The game story is here.
The box score is here.
The Arizona Diamondbacks are looking for a new general manager after informing Kevin Towers that he’s been removed from the role. The Diamondbacks visit Dodger Stadium for a three-game series beginning today.
Towers hasn’t been fired per se, as was initially reported. Rather, the Diamondbacks said that Towers has been offered another position within the organization, and is considering the opportunity. In a prepared statement, Diamondbacks Chief Baseball Officer Tony La Russa says that Towers “would like to see who the general manager is before making his own decision.”
The Diamondbacks and Dodgers never completed a trade during Towers’ tenure in Arizona, which began in September 2010. The Diamondbacks have posted a 320-317 record since.
Last October, when asked about the Dodgers’ celebration in the Diamondbacks’ pool after a September 2013 game, Towers told a Phoenix radio station that “if I would have had a carton of baseballs I would have fired them into the dugout from where I was sitting behind home plate.”
It sounds like the Dodgers won’t have to worry about that anymore. (Phew.)
That brings the total of general manager changes in the National League West this year to two. The San Diego Padres replaced Josh Byrnes with A.J. Preller earlier this season. Byrnes never made a trade with the Dodgers, either, which isn’t unusual considering it happens once every 15 years on average.
Two, the reason Crawford didn’t know that he could get to the ball is because he has poor range for a left fielder. He basically admitted it afterwards, saying, “I didn’t think it was clearly my ball. That’s a long run for me.”
So if we’re really going to analyze the fielding woes that doomed the Dodgers in their 3-2 loss to Philadelphia last night, it’s not as simple as logging the number of errors (for the record, they have made errors in five straight games, a total of eight in that span). The best defensive metrics are never that simple.
What do the complicated metrics say?
FanGraphs’ Range Runs statistic measures the number of runs above or below average a fielder is, as determined by how the fielder is able to get to balls hit in his vicinity. Range Runs says that the Dodgers have four above-average fielders at their positions (among regulars): Yasiel Puig in right field (+2.3 runs), Juan Uribe at third (+2.2), Andre Ethier in center (+1.4) and even Crawford in left — albeit barely (+0.3).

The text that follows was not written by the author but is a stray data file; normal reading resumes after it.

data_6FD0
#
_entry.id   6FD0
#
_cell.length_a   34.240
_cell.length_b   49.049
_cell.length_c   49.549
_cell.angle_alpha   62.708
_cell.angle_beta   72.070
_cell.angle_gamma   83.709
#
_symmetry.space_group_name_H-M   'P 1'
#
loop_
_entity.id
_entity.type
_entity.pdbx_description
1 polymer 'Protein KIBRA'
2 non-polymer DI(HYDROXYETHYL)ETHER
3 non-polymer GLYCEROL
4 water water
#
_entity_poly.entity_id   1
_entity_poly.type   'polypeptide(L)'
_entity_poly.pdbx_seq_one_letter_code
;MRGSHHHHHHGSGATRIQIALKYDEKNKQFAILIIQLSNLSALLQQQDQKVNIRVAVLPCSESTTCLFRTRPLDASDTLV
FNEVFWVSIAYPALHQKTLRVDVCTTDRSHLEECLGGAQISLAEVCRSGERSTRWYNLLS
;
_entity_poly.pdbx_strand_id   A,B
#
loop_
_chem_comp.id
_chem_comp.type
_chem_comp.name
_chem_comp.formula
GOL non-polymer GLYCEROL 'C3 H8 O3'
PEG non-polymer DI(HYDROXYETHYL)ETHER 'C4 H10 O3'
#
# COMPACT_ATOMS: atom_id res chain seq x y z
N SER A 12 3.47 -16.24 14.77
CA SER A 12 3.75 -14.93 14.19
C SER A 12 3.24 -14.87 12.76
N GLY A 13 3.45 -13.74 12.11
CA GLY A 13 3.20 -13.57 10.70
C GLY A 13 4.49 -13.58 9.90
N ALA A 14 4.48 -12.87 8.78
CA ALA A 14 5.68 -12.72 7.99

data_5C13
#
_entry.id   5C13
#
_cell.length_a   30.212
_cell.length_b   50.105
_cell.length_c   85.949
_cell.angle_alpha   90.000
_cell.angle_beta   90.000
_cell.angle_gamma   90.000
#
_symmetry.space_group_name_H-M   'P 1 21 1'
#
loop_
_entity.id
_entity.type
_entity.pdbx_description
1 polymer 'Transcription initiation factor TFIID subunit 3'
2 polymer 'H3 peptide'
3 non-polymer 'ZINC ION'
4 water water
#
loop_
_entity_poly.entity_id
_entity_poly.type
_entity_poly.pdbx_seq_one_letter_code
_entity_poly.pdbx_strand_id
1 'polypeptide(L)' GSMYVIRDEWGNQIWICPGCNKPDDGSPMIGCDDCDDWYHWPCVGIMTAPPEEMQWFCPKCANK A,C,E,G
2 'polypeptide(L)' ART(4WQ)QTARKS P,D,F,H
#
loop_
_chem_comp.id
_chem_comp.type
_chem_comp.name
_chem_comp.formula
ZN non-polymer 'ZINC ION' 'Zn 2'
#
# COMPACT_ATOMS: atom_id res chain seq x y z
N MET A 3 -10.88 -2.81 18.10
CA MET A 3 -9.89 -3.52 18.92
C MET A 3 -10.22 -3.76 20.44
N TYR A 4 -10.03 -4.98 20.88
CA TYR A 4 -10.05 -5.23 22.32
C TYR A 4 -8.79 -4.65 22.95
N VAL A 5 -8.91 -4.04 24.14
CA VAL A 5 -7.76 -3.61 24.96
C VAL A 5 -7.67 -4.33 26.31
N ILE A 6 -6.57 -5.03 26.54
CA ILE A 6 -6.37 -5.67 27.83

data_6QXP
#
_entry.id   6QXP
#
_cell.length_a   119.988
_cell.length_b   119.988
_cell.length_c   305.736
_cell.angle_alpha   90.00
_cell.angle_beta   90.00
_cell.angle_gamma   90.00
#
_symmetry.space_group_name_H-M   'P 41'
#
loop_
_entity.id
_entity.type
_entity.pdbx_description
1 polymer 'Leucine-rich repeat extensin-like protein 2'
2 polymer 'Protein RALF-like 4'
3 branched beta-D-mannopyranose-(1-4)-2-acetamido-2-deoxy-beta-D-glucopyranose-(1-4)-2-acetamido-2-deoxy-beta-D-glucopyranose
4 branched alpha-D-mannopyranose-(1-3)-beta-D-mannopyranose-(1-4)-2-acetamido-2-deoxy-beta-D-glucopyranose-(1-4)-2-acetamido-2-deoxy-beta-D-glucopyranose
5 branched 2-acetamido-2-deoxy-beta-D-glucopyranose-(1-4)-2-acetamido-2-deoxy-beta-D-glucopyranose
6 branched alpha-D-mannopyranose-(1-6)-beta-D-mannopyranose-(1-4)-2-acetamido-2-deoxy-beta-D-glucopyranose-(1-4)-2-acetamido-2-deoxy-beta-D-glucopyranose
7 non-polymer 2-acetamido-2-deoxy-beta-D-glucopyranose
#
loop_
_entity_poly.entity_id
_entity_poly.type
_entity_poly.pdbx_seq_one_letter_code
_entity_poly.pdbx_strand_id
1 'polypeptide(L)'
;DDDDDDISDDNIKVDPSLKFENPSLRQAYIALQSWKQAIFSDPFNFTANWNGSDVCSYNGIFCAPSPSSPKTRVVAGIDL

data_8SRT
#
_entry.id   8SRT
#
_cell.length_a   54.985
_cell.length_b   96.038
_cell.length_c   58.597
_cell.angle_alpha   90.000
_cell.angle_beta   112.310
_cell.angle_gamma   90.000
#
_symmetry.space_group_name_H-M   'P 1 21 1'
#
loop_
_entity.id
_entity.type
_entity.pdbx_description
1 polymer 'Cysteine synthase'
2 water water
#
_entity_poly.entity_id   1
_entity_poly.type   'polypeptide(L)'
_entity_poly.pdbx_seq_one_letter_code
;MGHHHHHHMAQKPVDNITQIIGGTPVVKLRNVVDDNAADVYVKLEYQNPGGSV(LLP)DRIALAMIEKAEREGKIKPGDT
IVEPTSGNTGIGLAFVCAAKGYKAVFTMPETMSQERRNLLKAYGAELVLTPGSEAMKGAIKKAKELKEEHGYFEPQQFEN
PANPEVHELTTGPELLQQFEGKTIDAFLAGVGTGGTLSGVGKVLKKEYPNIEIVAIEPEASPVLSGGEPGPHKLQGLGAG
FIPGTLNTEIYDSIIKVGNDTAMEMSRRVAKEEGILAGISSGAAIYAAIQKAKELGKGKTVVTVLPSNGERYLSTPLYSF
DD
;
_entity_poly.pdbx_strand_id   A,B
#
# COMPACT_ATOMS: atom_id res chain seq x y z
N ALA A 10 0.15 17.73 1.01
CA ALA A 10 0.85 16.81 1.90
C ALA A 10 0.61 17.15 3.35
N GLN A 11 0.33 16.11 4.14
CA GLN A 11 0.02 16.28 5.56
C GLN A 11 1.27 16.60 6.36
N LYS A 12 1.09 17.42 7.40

Ethier has been below average this season when he shifts to right field (-0.5), as is Dee Gordon at second base (-0.2), Adrian Gonzalez at first base (-0.6), Hanley Ramirez at shortstop (-0.8) and Matt Kemp in center, by quite a bit (-2.0).
Translating that 2 into layman’s terms: The average center fielder has enough range to prevent two more runs from scoring than Kemp, and we’re less than a month into the season. That might be fine, except that Ethier and Crawford don’t offer much range in left and right, respectively. With Kemp in center, no wonder Puig acts like the only fielder capable of overcoming the limited range of literally every player around him — he is.
Maybe that’s why Kemp feels compelled to call off Puig on fly balls hit within 10 feet of him, which he did at one point Monday night.
A team’s fielding percentage tends to fluctuate with mistakes, like the occasional poor throw. Even Mark Ellis makes an occasional poor throw. Puig, for what it’s worth, hasn’t been charged with an error this season.
Range, however, is more fixed. So long as the body parts responsible for running are healthy — Crawford, Kemp, Ethier, Ramirez, Gonzalez and Gordon fall in this category — it’s unfair to expect significant improvement in their range. If anything, ordinary wear and tear might restrict their range further as the season goes on.
So it’s fairly safe to say the Dodgers have a range problem. Monday, Crawford complicated things by underestimating even his own range and not calling off Ramirez on a ball that should have been his.
It was a tough play to watch, and there will probably be more of those in the future.